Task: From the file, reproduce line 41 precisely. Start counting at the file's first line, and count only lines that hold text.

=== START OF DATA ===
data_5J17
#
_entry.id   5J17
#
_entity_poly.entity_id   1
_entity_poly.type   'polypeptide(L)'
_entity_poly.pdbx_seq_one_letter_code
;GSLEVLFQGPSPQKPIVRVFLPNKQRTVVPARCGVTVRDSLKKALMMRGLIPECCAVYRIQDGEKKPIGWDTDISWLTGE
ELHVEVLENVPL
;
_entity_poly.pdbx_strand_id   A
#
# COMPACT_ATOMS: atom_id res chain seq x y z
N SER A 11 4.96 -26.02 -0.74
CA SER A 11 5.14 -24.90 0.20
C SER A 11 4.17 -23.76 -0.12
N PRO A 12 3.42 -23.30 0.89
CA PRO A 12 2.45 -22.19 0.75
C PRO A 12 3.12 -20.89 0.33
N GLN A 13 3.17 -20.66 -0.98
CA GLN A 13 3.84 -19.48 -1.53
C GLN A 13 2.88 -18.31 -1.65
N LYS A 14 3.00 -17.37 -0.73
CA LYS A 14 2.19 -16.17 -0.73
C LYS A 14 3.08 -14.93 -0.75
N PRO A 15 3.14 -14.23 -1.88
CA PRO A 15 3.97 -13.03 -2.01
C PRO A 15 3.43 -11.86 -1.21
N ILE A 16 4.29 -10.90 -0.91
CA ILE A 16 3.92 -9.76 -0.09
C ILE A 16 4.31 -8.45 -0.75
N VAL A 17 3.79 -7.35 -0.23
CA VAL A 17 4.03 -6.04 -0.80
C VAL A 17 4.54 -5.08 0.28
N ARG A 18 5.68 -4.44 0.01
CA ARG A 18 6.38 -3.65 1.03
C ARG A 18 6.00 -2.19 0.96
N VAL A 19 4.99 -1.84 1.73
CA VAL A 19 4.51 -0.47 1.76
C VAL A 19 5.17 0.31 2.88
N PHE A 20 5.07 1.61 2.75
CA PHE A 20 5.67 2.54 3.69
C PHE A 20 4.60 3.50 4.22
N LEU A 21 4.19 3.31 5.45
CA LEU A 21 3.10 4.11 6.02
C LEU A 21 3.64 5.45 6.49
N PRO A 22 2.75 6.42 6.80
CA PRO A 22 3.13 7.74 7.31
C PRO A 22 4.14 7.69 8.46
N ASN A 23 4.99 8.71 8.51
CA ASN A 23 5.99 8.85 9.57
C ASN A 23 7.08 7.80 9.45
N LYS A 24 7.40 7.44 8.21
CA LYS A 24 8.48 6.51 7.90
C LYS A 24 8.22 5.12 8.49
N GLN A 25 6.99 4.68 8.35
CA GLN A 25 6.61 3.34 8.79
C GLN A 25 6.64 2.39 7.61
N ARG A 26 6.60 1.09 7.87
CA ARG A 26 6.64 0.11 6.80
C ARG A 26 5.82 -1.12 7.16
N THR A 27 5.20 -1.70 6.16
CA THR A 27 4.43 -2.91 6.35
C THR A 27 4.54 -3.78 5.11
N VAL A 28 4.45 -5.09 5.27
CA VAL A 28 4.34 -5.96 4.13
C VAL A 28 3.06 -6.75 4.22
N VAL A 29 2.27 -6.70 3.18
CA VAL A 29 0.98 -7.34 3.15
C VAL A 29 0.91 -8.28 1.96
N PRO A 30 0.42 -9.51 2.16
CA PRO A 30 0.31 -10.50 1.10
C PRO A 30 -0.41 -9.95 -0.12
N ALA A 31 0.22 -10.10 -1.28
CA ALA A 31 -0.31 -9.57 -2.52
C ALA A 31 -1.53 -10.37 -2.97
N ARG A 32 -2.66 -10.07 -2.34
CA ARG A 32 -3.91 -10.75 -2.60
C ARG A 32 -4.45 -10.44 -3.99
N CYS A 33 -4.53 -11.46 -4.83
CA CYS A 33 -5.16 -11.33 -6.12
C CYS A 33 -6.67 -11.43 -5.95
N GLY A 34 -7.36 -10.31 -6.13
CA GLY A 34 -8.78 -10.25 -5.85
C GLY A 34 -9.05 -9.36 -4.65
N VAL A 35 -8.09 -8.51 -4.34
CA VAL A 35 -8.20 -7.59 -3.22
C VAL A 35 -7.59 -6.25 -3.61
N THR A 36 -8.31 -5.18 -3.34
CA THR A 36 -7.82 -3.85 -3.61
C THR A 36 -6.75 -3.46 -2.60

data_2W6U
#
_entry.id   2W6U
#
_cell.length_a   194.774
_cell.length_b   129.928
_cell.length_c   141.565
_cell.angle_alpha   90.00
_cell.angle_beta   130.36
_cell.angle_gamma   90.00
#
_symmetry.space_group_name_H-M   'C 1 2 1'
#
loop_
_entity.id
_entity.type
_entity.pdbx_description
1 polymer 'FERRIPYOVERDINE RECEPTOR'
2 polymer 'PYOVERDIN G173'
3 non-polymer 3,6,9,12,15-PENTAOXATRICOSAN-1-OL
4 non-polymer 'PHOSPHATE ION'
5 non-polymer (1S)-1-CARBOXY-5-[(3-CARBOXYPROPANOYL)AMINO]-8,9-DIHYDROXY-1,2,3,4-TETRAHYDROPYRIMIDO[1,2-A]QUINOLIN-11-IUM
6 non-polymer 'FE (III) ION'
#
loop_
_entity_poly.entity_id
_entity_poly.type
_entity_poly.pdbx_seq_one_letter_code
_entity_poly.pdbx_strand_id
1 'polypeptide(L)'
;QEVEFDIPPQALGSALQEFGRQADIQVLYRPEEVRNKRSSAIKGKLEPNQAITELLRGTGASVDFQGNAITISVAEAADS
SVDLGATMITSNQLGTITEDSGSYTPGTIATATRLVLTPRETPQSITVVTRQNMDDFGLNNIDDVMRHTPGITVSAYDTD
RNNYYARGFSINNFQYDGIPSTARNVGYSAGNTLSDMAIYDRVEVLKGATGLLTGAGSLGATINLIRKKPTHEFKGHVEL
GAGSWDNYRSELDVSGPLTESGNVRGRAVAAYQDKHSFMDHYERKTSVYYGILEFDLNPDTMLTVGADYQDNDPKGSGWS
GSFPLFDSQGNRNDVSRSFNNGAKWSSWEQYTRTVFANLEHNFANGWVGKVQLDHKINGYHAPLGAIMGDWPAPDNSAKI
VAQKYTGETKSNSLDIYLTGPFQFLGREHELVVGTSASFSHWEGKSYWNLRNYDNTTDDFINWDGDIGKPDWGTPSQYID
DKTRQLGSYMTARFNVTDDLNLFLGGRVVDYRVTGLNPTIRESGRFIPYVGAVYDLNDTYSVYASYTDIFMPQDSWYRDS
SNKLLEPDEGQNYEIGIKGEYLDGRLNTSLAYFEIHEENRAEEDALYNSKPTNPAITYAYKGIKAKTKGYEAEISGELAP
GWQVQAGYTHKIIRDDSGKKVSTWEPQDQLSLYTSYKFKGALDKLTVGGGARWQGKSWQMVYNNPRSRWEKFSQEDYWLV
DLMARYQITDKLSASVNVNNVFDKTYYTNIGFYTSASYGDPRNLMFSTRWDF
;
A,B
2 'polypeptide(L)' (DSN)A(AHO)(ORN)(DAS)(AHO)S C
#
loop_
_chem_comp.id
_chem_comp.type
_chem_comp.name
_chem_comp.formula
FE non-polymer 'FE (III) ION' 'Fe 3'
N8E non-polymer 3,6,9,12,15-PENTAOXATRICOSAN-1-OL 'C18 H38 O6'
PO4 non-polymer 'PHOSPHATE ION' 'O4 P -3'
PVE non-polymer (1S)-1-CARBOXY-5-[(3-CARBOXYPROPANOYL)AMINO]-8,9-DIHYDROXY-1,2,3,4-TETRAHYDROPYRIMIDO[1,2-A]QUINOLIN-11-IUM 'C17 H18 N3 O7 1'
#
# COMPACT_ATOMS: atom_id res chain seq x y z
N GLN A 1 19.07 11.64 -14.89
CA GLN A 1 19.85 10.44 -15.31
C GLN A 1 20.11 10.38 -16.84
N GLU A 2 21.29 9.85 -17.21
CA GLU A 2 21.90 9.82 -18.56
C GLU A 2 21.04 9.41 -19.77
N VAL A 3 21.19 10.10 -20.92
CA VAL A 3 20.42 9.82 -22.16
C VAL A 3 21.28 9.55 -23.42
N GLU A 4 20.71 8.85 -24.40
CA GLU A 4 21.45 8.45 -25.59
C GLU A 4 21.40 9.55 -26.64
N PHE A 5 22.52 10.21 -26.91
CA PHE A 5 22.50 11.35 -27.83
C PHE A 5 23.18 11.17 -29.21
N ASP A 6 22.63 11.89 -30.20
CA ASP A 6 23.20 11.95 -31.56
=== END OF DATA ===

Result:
N PHE A 20 5.07 1.61 2.75